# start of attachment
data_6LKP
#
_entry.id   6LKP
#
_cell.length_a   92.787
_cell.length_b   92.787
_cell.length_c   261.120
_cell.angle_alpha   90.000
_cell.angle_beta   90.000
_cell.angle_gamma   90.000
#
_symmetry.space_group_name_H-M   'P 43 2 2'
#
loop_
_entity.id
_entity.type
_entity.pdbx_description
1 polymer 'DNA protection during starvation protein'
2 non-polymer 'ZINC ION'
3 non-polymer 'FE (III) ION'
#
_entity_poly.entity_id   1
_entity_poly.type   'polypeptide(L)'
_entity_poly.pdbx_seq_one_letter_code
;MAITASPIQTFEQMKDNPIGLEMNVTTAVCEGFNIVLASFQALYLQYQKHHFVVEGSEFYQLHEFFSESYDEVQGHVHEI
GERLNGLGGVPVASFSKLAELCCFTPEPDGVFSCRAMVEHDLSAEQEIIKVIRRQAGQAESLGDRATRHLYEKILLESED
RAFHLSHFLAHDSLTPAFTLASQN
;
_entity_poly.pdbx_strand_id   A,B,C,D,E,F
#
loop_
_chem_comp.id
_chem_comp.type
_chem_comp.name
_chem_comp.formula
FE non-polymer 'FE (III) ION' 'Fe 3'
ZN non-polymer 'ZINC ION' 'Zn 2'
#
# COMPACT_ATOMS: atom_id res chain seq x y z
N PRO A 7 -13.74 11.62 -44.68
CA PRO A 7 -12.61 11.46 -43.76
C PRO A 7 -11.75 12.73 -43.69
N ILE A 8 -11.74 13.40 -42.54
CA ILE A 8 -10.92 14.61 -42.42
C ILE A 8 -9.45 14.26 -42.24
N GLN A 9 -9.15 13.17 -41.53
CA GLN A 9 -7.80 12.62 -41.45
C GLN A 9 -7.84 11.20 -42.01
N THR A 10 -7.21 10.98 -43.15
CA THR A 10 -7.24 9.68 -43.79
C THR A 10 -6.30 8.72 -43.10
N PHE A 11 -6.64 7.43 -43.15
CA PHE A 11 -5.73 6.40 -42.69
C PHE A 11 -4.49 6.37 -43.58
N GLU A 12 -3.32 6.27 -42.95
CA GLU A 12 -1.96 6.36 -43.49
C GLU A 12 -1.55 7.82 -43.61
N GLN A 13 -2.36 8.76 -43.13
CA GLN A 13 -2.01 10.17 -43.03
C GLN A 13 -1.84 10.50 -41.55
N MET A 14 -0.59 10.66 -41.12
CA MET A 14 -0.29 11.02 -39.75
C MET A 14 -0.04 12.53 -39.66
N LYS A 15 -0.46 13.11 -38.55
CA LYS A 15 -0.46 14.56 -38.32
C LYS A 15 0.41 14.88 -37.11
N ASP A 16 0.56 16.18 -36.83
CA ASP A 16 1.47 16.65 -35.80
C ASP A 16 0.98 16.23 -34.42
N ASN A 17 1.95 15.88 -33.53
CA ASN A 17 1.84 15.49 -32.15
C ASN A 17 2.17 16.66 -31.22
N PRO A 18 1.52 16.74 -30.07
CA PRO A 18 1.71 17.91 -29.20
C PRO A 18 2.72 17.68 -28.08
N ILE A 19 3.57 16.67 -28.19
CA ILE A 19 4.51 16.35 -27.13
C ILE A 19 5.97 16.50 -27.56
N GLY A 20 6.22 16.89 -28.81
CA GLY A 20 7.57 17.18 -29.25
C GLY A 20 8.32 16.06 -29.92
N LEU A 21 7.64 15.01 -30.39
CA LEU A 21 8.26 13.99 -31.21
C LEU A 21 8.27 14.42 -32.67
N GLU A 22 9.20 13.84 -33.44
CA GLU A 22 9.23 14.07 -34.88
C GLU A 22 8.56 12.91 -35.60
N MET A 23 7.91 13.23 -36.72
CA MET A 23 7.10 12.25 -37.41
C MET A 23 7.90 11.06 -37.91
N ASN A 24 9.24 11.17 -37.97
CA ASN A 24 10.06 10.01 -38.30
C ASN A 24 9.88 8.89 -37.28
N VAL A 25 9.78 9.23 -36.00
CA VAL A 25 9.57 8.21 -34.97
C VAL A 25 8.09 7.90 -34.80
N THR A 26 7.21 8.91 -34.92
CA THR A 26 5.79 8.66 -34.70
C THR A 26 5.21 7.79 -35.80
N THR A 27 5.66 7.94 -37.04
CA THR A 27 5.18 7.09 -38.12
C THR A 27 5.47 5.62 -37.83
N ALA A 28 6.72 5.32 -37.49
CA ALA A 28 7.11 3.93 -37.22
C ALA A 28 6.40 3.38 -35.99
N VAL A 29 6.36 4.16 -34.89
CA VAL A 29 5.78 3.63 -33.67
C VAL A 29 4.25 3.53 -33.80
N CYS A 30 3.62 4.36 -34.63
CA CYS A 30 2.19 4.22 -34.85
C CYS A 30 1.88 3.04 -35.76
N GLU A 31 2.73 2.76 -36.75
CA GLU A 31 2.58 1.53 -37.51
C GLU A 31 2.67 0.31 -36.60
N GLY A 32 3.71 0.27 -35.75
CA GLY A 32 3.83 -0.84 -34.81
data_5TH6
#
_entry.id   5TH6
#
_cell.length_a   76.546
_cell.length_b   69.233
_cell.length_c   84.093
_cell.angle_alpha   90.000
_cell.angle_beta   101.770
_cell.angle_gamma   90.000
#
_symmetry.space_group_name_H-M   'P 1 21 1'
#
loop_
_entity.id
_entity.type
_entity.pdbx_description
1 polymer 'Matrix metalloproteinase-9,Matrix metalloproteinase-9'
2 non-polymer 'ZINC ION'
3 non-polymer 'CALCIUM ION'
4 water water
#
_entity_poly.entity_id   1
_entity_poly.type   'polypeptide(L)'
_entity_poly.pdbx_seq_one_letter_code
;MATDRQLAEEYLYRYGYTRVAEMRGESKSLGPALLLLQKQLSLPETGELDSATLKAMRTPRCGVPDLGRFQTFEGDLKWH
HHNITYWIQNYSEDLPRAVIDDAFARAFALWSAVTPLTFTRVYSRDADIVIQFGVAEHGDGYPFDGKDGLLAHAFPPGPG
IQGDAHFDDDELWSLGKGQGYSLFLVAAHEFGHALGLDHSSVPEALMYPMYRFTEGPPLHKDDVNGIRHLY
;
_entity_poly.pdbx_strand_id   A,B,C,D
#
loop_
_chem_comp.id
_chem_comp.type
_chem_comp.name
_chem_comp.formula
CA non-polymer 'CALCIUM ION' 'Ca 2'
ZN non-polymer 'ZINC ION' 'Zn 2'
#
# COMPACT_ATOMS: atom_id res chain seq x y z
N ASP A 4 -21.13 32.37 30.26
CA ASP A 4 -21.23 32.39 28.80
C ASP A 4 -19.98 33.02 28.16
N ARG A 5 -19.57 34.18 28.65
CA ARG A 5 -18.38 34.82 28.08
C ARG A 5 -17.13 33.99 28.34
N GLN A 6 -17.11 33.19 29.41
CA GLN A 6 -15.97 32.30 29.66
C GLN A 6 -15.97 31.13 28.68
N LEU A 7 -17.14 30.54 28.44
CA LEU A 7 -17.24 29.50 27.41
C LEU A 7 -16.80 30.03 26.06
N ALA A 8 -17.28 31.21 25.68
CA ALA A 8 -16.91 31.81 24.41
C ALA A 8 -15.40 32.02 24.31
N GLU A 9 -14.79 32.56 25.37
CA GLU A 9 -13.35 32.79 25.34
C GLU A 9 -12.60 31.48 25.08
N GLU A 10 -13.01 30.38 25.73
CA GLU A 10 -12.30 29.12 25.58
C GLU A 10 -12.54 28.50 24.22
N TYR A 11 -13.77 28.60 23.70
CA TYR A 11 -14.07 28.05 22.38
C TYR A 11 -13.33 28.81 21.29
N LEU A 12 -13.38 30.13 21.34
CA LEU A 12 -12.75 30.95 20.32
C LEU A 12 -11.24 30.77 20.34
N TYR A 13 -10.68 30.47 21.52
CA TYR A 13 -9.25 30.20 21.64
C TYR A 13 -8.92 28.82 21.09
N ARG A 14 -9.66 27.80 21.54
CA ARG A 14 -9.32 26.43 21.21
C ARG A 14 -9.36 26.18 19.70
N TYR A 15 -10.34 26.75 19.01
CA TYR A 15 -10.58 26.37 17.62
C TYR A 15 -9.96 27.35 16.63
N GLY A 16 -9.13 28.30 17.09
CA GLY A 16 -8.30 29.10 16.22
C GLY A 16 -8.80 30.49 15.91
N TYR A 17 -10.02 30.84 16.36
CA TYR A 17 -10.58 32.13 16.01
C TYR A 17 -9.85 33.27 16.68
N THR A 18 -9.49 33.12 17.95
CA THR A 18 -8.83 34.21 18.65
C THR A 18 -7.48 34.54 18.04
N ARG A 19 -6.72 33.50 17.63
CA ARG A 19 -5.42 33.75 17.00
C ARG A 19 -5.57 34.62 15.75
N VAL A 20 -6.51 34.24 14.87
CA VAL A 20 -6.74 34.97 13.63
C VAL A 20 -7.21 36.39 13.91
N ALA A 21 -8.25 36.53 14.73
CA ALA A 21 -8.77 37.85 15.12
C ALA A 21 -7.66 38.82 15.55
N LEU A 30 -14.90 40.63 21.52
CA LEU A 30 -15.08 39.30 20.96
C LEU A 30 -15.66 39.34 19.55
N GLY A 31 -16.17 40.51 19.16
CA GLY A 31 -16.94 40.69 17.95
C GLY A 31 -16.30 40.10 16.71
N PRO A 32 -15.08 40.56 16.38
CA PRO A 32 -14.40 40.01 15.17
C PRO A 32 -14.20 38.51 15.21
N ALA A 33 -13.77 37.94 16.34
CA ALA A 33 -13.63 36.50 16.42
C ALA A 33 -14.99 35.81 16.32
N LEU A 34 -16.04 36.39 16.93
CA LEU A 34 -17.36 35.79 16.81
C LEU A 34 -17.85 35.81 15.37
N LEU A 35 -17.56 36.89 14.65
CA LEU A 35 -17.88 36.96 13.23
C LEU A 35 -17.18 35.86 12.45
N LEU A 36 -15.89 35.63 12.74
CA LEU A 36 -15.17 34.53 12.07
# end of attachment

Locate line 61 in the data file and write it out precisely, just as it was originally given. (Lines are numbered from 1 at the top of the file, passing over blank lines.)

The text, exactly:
N MET A 14 -0.59 10.66 -41.12